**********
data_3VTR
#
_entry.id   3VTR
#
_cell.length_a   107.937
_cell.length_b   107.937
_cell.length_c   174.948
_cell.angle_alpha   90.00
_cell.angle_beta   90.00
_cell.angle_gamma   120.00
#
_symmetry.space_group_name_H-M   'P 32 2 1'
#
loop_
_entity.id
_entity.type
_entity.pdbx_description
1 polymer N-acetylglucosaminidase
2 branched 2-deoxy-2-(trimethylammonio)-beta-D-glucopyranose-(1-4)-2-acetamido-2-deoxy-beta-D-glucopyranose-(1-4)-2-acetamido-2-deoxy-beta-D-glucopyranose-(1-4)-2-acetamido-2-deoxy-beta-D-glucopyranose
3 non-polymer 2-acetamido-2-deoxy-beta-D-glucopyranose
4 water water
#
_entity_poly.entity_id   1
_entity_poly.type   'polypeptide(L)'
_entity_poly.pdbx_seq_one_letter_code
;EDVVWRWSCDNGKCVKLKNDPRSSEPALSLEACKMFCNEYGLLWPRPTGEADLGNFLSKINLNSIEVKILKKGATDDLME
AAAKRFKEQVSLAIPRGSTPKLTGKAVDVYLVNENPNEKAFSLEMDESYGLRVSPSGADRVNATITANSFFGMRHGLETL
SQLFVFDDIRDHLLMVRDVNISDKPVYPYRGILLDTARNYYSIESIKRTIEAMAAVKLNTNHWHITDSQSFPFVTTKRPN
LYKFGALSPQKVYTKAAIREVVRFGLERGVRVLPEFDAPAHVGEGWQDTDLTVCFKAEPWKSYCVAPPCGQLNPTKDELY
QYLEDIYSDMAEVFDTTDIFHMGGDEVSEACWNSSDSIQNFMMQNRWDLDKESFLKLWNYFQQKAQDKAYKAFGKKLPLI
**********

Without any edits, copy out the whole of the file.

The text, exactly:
data_3VTR
#
_entry.id   3VTR
#
_cell.length_a   107.937
_cell.length_b   107.937
_cell.length_c   174.948
_cell.angle_alpha   90.00
_cell.angle_beta   90.00
_cell.angle_gamma   120.00
#
_symmetry.space_group_name_H-M   'P 32 2 1'
#
loop_
_entity.id
_entity.type
_entity.pdbx_description
1 polymer N-acetylglucosaminidase
2 branched 2-deoxy-2-(trimethylammonio)-beta-D-glucopyranose-(1-4)-2-acetamido-2-deoxy-beta-D-glucopyranose-(1-4)-2-acetamido-2-deoxy-beta-D-glucopyranose-(1-4)-2-acetamido-2-deoxy-beta-D-glucopyranose
3 non-polymer 2-acetamido-2-deoxy-beta-D-glucopyranose
4 water water
#
_entity_poly.entity_id   1
_entity_poly.type   'polypeptide(L)'
_entity_poly.pdbx_seq_one_letter_code
;EDVVWRWSCDNGKCVKLKNDPRSSEPALSLEACKMFCNEYGLLWPRPTGEADLGNFLSKINLNSIEVKILKKGATDDLME
AAAKRFKEQVSLAIPRGSTPKLTGKAVDVYLVNENPNEKAFSLEMDESYGLRVSPSGADRVNATITANSFFGMRHGLETL
SQLFVFDDIRDHLLMVRDVNISDKPVYPYRGILLDTARNYYSIESIKRTIEAMAAVKLNTNHWHITDSQSFPFVTTKRPN
LYKFGALSPQKVYTKAAIREVVRFGLERGVRVLPEFDAPAHVGEGWQDTDLTVCFKAEPWKSYCVAPPCGQLNPTKDELY
QYLEDIYSDMAEVFDTTDIFHMGGDEVSEACWNSSDSIQNFMMQNRWDLDKESFLKLWNYFQQKAQDKAYKAFGKKLPLI